To be young and black in America means facing a warped set of preconceptions and judgements—confront your own prejudices in this poignant portrait series. I think a good picture, whether a photograph or painting or any other kind of art for that matter, can be worth more than any amount of words; images have the power to convey complex mind/heart states that operate below the level of words. But I was afraid to follow it as a career, afraid of going to art school and failing artistically and financially, so I went to law school and spent ten years cooped up in a Seattle law office like a caged animal. LC: How did you decide to become a full-time, professional photographer? Martine Fougeron documents the delicate, turbulent stages of adolescence through intimate portraits of her own children’s lives. Some of your work is singularly powerful and can stand alone.
 By 2017, the film was finished and being screened in select locations. All that time I was photographing with a 4x5 camera on the streets of Seattle at night and on the weekends—I made five bodies of work back then that have never been exhibited. LC: Why is photography special to you? Do you feel a tension between working on your own and trying to inspire others to action? Or beauty? LC: Photography is often a very solitary pursuit. Jordan is a strong believer in the transformative power of photography and all of the work he makes is animated by a belief in photography’s unique ability to convey a reverential relationship with our wondrous surroundings. Drawing on her work as an editor and photographer, she shares her top tips for making work that gets noticed. My therapist friend calls this process the “amygdala hijack.”. It blurs the lines between self and other, and the external and internal, in ways that bring teachings of all kinds. —Chris Jordan, interviewed by Alexander Strecker.
Miracles and Tragedies: Conveying the Wonder of Life Through Photographs, Inspirational artist
CJ: Well, I like that old saying from Zen: “Whenever a man speaks, he misses the point.” To put it another way, as soon as we reduce something to words, our consciousness becomes rooted in language, and the world shrinks. CJ: I frequently get labeled as an activist, and I find it a bit annoying because I’m not really interested in trying to inspire others to action.
LensCulture Journeys 2020. LC: Is a picture worth a thousand words? CJ: Fear is dangerous because it tends to operate below the level of conscious awareness. In the words of the photographer: “The more we are aware, the more we... Patricia Pastore zooms in on the beauty of dead bugs, with bright lights and highly selective focus. When we do that, we discover that we have all kinds of choices we didn’t even know we had a moment previously, and the world changes before our eyes. Boutique fine-art wedding photographers based in Palm Beach, we take an artistic, story-telling approach to every wedding. Announcing the Winners! Do you think people are touched most by fear? When hundreds of millions of people all collaborate in suppressing collective fear, then we fall into a kind of trance that can lead us to commit atrocities. Looking At You: Breda International Photo Festival 2016. The 7th edition of this festival presents the work of over 70 photographers on the theme of “YOU.” The result? CJ: Actually, I have known photography was my thing ever since I was a kid. I think the way people behave is their own choice and responsibility. I think we all have a place in our heart that loves albatrosses, and elephants, and all other living beings as well, even if we have never realized that before. © Chris Jordan, Carcass of a Laysan albatross fledgling, Midway Island, 2011. 142.3k Followers, 462 Following, 303 Posts - See Instagram photos and videos from Chris Jordan (@cjrjordan) © Chris Jordan. In one way it is like a treasure hunt—these images or perspectives are out there in the world waiting to be discovered, but each photographer has a particularized version available to them, that only they can recognize.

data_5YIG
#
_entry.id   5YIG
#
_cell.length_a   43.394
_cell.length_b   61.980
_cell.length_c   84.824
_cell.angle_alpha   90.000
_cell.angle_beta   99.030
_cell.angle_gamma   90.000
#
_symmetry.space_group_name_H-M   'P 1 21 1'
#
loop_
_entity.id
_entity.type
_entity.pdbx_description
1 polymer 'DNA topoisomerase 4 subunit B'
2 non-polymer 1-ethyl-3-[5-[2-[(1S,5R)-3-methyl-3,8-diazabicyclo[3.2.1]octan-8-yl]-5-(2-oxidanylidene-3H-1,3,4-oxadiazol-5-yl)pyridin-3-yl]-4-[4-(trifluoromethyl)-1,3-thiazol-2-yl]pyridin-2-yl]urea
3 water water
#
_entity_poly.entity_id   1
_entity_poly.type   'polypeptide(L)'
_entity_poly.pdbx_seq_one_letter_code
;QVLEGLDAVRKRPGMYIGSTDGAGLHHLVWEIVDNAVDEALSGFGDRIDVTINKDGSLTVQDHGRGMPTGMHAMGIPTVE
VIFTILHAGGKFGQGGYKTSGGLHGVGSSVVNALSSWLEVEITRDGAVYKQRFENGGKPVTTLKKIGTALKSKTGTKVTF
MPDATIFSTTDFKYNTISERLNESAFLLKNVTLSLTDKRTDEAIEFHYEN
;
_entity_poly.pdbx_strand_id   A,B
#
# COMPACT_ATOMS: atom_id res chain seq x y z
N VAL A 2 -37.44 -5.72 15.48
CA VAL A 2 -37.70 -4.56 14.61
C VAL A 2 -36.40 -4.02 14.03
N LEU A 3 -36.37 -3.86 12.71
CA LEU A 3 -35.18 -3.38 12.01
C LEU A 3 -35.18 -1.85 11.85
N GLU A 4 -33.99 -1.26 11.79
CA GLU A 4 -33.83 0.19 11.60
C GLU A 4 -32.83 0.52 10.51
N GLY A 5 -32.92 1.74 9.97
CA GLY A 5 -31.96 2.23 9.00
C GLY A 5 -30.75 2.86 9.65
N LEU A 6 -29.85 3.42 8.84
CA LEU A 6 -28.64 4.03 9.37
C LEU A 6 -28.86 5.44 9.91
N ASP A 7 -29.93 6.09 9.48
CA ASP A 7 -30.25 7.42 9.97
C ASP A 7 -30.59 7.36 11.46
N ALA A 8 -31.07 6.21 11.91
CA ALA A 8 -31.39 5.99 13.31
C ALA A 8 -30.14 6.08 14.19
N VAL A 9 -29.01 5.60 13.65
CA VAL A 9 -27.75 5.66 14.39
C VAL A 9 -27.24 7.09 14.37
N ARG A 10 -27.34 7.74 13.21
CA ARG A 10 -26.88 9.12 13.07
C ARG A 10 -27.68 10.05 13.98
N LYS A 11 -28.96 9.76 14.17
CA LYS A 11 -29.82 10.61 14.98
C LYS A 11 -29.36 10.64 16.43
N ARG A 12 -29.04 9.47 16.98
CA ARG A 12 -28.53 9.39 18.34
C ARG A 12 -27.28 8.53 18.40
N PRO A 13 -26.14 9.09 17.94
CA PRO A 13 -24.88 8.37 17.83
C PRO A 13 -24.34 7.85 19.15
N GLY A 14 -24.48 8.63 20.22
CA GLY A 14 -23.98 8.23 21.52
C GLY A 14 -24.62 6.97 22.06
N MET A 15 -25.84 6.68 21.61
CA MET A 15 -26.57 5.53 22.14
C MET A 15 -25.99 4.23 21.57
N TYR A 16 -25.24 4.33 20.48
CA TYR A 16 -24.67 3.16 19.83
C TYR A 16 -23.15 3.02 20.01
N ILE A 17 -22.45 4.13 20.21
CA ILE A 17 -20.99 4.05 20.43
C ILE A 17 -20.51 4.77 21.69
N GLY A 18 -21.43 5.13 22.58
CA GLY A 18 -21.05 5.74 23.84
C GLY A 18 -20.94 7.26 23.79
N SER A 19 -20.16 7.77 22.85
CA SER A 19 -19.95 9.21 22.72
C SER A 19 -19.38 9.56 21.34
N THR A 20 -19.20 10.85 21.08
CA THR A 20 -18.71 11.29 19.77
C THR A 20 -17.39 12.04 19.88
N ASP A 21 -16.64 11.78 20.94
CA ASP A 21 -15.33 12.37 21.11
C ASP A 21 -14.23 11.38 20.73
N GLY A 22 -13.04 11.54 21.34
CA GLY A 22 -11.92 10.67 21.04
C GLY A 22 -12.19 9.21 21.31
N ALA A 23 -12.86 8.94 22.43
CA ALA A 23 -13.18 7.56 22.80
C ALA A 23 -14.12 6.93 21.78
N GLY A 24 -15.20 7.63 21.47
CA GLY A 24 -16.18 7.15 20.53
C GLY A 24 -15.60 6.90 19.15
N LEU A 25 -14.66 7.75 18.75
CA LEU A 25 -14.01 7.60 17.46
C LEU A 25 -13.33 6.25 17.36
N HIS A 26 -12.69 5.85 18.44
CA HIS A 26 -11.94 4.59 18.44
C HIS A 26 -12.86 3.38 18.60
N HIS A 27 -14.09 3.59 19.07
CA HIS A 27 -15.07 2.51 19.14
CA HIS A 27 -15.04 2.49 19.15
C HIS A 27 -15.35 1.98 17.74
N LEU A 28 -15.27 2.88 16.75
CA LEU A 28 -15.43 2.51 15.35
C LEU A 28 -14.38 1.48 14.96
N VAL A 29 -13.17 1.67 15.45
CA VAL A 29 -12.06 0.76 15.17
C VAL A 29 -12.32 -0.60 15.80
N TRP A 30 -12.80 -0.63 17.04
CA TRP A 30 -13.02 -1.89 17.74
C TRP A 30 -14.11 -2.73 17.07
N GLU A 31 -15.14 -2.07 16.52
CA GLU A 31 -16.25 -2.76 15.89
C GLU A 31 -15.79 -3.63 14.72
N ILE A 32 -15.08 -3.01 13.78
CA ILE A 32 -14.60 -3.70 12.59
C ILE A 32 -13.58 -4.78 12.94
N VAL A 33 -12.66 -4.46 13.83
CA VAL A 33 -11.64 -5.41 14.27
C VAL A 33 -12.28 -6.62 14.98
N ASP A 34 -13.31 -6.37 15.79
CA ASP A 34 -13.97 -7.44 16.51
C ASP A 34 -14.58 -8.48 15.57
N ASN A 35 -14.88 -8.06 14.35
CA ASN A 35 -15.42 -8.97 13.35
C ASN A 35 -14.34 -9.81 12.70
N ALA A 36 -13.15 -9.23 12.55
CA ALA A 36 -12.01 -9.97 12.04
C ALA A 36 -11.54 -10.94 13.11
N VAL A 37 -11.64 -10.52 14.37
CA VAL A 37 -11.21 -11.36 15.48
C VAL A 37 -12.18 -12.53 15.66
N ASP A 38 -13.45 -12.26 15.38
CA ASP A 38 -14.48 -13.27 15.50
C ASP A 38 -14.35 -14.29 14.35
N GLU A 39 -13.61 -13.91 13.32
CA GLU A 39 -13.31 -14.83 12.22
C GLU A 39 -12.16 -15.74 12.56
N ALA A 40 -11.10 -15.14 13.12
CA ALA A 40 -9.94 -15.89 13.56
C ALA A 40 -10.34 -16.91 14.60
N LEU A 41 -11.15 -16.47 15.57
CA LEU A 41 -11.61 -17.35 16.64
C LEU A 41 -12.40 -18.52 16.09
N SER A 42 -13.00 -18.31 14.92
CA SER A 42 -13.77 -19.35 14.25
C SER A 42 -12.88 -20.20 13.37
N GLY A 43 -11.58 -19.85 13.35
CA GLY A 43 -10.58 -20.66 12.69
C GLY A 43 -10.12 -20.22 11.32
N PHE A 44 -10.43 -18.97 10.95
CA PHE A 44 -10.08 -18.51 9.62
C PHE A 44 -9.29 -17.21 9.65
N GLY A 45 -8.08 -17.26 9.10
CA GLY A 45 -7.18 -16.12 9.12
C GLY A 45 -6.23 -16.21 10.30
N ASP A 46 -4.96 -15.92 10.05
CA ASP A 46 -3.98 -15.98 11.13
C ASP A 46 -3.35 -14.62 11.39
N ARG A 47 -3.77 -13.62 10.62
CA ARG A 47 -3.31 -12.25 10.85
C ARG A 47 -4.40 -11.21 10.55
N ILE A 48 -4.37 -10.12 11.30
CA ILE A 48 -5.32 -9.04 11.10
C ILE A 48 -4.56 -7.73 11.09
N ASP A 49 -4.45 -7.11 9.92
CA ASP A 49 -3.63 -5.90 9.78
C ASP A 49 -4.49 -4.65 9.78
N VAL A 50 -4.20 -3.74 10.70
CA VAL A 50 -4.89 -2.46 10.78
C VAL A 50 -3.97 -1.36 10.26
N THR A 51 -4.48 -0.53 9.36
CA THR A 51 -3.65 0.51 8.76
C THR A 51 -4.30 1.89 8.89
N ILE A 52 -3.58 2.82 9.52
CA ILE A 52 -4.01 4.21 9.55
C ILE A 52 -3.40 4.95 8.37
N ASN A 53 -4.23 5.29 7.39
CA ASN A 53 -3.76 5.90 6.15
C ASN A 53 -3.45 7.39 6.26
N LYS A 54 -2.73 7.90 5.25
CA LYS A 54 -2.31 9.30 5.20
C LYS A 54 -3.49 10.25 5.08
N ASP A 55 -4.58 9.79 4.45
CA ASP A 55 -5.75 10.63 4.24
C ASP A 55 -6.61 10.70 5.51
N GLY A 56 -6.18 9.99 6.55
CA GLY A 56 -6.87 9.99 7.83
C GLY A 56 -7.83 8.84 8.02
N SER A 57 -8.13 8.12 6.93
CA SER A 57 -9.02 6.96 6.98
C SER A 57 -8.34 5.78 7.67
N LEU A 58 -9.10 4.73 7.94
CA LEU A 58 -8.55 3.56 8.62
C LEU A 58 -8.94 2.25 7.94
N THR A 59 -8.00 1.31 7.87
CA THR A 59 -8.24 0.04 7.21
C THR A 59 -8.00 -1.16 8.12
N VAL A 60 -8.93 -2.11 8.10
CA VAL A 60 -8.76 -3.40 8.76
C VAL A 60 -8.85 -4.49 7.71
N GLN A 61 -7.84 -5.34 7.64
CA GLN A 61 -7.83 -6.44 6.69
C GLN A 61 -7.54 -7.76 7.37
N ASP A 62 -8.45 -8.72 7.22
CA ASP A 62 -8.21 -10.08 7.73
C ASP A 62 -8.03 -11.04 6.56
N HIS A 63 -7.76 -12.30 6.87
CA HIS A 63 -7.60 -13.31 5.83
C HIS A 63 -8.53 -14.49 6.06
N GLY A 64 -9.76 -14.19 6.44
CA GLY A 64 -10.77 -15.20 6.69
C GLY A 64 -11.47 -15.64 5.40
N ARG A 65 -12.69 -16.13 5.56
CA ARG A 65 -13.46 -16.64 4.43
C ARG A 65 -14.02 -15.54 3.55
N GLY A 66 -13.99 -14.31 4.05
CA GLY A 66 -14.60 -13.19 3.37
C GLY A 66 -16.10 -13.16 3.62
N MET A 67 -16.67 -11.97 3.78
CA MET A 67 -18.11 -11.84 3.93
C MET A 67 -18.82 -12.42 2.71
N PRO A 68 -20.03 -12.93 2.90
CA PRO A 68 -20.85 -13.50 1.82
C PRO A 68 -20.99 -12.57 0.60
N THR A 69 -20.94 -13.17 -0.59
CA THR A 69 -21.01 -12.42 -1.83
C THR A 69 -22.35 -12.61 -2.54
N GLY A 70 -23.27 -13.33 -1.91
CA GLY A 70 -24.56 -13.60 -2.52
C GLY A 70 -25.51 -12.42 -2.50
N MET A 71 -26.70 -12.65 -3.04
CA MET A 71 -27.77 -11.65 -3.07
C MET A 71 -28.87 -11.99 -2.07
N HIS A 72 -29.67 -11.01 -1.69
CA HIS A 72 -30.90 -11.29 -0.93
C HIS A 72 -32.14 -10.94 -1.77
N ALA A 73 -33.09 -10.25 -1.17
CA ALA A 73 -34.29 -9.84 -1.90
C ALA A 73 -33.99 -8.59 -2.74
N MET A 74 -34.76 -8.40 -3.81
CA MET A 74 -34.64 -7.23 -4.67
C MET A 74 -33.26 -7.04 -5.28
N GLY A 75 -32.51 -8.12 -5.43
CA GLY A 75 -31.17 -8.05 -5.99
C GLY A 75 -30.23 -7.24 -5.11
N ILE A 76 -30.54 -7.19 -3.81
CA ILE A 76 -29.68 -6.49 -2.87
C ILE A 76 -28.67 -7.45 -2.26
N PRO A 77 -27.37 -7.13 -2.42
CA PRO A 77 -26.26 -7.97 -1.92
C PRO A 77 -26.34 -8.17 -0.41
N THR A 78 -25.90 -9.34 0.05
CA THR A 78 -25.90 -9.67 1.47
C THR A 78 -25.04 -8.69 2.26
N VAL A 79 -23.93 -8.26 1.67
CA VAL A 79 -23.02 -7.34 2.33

Can you talk about balancing those two approaches? © Chris Jordan, Drowned Laysan albatross fledgling, Midway Island, 2010. A diverse and inspiring showcase of creativity surrounding the fragile—yet courageous—self-sustaining individual. Discover 37 international photographers recognized for their unique and timely interpretations of the theme, Journeys. Chris Jordan is a 46-year-old photographic artist based in Seattle, USA. In relation to the Midway photographs, Jordan created another project that was going to be a documentary. Jordan is a strong believer in the transformative power of photography and all of the work he makes is animated by a belief in photography’s unique ability to convey a reverential relationship with our wondrous surroundings. LC: Do you think photographers/artists can make a difference? Then we act on those thoughts without realizing that the underlying motivation was fear. © Chris Jordan, Carcass of a Laysan albatross fledgling and its stomach contents after necropsy, Midway Island 2011.